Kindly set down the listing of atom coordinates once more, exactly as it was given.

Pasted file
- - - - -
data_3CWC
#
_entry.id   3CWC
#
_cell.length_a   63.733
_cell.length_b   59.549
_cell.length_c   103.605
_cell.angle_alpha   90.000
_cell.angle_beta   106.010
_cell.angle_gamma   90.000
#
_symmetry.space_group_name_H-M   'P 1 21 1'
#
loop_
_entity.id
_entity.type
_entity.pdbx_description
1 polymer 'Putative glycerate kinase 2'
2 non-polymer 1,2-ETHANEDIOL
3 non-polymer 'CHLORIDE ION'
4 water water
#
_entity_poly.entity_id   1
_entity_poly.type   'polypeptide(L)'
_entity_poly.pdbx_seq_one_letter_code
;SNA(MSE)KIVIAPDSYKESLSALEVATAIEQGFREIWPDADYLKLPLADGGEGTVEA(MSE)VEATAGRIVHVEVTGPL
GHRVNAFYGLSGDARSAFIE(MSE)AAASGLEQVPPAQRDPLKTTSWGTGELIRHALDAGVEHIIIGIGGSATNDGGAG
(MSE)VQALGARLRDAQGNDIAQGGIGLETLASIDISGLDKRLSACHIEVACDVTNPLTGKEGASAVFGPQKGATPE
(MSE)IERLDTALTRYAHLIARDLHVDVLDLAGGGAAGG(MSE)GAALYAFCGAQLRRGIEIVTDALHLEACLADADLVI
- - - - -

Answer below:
data_3CWC
#
_entry.id   3CWC
#
_cell.length_a   63.733
_cell.length_b   59.549
_cell.length_c   103.605
_cell.angle_alpha   90.000
_cell.angle_beta   106.010
_cell.angle_gamma   90.000
#
_symmetry.space_group_name_H-M   'P 1 21 1'
#
loop_
_entity.id
_entity.type
_entity.pdbx_description
1 polymer 'Putative glycerate kinase 2'
2 non-polymer 1,2-ETHANEDIOL
3 non-polymer 'CHLORIDE ION'
4 water water
#
_entity_poly.entity_id   1
_entity_poly.type   'polypeptide(L)'
_entity_poly.pdbx_seq_one_letter_code
;SNA(MSE)KIVIAPDSYKESLSALEVATAIEQGFREIWPDADYLKLPLADGGEGTVEA(MSE)VEATAGRIVHVEVTGPL
GHRVNAFYGLSGDARSAFIE(MSE)AAASGLEQVPPAQRDPLKTTSWGTGELIRHALDAGVEHIIIGIGGSATNDGGAG
(MSE)VQALGARLRDAQGNDIAQGGIGLETLASIDISGLDKRLSACHIEVACDVTNPLTGKEGASAVFGPQKGATPE
(MSE)IERLDTALTRYAHLIARDLHVDVLDLAGGGAAGG(MSE)GAALYAFCGAQLRRGIEIVTDALHLEACLADADLVI